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Owners get advice on managing U.S. medical costs

Written by Nick Blenkey
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JANUARY 18, 2016 — The UK P&I Club is offering its members some guidance on how to manage U.S. medical costs should a crew member, passenger or other maritime worker onboard a ship fall ill or become injured.

Noting that while the quality of care in the United States is generally regarded as high, the cost of treatment is inconsistent from hospital to hospital, Claims Executive Linda Wright says:

“Unlike other developed countries, the United States does not have a uniform healthcare system. Medical facilities are free to charge any price they wish for procedures and services. As there are no regulations regarding costs, the same procedure at different hospitals may be billed at a wide range of figures.

“It is important to ensure that the injured party is receiving the necessary treatment. With serious injuries, managing the medical services can be difficult without the assistance of a nurse case manager (NCM). The NCM is the liaison between the medical provider and your claims team. The NCM’s assessment of the treatment plan can determine the length of stay and appropriate procedures necessary to ensure progress toward a fit for duty/maximum medical improvement status. Frequent NCM updates, with reports and test results included, assist in monitoring the health of the crew member and preparing for return to the vessel or repatriation home.

“A first step should be the appointment of a medical bill auditing company to review and reduce the costs. A true audit of the services provided on each invoice is the most efficient way. Savings from overcharges, coding/billing compliance, and errors can best be determined by a diligent review of each item on a bill. Members should receive a copy of the itemized bill with procedure codes and fees to compare to the medical reports.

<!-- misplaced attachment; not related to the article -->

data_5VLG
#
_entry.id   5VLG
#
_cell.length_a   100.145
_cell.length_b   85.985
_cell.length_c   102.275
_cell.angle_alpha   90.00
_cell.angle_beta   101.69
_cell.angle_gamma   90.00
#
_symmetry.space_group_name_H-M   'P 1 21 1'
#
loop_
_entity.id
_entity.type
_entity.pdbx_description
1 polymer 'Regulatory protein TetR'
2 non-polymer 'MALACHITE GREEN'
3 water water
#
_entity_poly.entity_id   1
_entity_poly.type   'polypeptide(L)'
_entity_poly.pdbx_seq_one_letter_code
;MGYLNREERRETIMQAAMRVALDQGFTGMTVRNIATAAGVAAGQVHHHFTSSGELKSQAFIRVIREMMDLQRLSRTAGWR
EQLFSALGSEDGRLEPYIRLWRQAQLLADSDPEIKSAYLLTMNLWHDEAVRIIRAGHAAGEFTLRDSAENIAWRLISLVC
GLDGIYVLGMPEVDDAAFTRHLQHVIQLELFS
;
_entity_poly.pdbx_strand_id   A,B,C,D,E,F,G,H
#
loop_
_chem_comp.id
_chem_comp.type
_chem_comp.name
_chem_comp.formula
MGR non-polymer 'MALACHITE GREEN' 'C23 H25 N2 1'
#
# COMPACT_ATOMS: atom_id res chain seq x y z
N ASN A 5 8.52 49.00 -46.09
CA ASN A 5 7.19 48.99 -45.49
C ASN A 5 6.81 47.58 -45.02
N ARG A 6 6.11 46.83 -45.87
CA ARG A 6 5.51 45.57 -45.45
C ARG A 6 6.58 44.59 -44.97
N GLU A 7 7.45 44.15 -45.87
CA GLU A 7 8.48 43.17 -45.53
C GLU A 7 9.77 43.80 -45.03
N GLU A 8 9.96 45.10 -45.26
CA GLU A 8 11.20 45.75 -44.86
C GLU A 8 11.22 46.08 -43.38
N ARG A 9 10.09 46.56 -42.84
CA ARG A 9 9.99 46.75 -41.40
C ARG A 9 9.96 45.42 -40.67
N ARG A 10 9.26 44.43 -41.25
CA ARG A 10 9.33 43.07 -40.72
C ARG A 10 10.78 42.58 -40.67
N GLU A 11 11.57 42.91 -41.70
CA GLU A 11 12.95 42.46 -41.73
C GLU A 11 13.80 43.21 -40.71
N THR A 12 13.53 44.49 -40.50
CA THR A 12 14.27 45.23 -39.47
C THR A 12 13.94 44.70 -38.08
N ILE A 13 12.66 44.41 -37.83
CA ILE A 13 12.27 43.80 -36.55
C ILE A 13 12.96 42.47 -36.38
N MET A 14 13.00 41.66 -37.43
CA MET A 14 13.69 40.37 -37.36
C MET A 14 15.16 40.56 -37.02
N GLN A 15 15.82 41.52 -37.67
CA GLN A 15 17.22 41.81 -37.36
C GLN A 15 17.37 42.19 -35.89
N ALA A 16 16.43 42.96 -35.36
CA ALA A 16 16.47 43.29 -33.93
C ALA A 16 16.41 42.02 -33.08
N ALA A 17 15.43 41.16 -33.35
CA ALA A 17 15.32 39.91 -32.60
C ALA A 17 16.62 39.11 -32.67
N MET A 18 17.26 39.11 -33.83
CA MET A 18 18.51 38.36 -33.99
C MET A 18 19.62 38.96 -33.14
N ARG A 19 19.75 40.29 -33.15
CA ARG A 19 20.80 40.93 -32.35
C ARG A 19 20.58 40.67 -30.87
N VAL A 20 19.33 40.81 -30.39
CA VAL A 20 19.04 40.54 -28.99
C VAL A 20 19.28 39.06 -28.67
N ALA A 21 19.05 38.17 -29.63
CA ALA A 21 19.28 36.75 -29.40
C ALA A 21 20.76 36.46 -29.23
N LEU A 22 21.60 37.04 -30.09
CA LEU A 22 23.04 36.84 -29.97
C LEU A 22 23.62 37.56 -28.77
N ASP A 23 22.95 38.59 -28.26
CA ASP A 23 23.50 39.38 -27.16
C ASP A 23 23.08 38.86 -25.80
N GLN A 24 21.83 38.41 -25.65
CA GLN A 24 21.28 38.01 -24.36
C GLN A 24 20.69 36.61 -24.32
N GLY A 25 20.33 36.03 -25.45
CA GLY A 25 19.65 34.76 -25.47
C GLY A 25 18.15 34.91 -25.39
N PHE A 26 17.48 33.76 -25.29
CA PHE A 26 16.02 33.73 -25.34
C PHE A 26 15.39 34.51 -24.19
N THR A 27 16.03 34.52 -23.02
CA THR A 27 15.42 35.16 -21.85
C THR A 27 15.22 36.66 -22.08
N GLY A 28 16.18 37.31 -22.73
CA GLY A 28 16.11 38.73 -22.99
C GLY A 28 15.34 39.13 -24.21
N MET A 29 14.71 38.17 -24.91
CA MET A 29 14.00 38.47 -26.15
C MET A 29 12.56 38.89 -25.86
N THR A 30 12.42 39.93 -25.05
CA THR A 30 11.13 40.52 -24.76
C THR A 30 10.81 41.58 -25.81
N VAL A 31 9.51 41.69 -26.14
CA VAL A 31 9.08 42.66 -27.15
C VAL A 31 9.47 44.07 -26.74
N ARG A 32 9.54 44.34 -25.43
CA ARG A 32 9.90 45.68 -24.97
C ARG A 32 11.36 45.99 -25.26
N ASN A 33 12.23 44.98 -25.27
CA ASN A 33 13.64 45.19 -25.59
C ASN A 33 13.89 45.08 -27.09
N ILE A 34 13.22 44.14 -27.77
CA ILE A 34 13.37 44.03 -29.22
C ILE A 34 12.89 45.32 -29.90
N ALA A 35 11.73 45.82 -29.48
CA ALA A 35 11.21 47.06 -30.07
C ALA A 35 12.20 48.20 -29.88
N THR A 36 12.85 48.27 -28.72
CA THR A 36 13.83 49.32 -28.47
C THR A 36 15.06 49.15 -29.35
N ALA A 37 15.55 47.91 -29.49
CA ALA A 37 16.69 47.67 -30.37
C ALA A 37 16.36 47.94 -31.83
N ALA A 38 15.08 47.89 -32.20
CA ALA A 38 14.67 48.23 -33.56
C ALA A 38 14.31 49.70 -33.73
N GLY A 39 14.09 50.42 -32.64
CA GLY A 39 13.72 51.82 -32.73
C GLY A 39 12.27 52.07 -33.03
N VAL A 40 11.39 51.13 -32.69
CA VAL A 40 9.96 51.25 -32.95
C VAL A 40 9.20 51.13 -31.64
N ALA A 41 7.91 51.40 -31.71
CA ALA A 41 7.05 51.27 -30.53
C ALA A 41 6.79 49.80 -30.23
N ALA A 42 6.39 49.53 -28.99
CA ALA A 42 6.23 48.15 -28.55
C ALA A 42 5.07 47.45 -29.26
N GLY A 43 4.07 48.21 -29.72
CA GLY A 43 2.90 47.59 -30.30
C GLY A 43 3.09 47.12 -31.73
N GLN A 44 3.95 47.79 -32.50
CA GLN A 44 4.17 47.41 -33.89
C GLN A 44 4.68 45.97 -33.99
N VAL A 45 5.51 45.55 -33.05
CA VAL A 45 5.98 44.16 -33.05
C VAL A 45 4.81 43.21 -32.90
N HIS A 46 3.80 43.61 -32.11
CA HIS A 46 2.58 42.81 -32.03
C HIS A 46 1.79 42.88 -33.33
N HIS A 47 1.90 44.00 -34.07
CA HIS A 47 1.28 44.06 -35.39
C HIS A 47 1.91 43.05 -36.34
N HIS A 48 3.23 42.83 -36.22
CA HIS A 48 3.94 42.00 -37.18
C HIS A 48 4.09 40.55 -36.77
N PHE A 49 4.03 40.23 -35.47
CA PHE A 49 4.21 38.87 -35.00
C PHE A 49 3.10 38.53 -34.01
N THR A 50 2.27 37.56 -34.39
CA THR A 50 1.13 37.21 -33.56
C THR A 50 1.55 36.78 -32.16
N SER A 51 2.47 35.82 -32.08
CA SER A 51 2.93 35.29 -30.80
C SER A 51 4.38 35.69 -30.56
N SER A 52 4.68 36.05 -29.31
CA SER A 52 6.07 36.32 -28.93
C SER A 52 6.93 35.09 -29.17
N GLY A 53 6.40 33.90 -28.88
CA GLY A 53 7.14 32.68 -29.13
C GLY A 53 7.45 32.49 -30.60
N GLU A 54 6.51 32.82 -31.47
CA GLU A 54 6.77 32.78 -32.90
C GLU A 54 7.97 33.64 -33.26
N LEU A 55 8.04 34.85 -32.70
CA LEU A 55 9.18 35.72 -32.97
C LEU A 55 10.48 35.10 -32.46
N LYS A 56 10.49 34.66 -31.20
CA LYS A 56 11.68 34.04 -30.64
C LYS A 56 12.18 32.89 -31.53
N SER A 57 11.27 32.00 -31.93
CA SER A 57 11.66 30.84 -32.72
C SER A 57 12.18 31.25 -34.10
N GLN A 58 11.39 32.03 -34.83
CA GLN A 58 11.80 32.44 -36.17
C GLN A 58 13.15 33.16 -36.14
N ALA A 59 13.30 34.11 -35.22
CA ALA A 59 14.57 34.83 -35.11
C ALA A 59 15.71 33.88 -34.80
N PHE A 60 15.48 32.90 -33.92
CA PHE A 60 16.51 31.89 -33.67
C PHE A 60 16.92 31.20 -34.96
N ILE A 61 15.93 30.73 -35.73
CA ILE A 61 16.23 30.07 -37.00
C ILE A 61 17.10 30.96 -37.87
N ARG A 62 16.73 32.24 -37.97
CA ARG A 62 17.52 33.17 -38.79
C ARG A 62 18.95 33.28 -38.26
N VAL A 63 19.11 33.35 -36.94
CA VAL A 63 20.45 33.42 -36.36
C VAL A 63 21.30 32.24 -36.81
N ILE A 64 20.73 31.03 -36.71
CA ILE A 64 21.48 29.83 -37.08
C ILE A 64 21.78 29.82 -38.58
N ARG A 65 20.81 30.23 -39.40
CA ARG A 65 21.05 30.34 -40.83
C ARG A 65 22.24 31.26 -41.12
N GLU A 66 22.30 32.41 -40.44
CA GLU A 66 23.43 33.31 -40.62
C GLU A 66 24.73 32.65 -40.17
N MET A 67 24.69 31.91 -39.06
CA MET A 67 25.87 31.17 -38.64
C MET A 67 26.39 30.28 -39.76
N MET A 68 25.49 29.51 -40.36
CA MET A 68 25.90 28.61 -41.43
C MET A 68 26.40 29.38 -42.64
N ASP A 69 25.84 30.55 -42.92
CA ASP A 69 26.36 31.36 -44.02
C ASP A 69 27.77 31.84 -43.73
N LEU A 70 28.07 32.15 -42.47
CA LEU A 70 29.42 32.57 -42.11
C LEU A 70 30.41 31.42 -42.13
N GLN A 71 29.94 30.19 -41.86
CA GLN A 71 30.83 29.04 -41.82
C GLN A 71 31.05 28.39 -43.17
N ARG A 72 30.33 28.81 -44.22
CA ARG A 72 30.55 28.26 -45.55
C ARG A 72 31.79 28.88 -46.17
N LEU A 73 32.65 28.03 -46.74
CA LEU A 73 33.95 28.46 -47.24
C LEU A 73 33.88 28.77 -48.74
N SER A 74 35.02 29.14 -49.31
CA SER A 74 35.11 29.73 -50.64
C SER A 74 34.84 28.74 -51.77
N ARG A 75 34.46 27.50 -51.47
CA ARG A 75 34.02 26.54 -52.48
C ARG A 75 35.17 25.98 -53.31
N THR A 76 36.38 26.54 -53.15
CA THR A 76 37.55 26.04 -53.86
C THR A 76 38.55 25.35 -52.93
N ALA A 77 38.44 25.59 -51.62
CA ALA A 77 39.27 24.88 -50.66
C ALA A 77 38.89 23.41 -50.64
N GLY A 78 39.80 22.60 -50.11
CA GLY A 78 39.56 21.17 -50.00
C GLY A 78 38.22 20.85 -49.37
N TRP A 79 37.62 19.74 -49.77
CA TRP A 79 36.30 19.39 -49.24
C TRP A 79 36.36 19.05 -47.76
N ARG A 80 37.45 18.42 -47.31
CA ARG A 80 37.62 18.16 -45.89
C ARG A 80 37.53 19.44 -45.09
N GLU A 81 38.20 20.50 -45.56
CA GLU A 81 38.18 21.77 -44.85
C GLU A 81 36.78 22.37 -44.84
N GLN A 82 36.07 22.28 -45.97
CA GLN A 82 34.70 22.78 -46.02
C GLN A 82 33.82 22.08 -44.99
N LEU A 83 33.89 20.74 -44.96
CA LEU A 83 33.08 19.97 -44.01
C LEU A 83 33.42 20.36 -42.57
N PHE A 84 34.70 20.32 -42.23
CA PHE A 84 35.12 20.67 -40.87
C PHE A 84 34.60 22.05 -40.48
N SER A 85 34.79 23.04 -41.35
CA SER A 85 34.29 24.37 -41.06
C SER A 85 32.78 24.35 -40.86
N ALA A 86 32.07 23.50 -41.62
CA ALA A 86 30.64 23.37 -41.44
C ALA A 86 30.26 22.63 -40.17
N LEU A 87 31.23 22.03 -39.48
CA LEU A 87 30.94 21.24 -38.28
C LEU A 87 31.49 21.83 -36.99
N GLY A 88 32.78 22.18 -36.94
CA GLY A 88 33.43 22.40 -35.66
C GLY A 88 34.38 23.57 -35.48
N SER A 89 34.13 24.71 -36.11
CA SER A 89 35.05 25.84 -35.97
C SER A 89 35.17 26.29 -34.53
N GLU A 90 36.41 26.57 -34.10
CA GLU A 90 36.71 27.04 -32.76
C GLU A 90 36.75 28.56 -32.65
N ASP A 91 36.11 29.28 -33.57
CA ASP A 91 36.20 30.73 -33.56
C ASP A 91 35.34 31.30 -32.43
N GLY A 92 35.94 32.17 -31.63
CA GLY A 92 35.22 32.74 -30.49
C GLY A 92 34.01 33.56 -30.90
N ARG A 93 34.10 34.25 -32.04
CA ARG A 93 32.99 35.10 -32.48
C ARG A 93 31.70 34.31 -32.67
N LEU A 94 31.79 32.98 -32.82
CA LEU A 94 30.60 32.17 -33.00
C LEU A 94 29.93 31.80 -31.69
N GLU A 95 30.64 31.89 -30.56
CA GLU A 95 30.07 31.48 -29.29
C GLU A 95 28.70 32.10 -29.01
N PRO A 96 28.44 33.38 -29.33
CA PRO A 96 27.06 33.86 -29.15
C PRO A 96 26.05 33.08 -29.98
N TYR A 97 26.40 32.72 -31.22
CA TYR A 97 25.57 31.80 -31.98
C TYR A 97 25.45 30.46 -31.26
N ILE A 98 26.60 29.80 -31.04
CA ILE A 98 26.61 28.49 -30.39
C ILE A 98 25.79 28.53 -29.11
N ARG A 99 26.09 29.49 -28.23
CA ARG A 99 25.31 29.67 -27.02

“Members could also enlist a medical review company that has prearranged percentage discounts from medical providers. For example, if a bill for a serious injury or illness totals $100,000 and the bill review has a contract to offer 25% discount, $25,000 would be saved on the bill. It is important to recognize that a blanket discount for all services may not always be the best strategy to minimise costs.

“The importance of appointing an appropriate medical management company at the onset of an injury or illness is high. However, the choice of a medical manager is sometimes made by the local vessel agent (prior to contacting the Club), who may have been recruited by a specific company. If the Club and Member are not involved immediately after the incident, medical management control may be lost to the agent’s choice. Often the Club sees expensive management handling charges and weak discounts across the board from these arrangements.”

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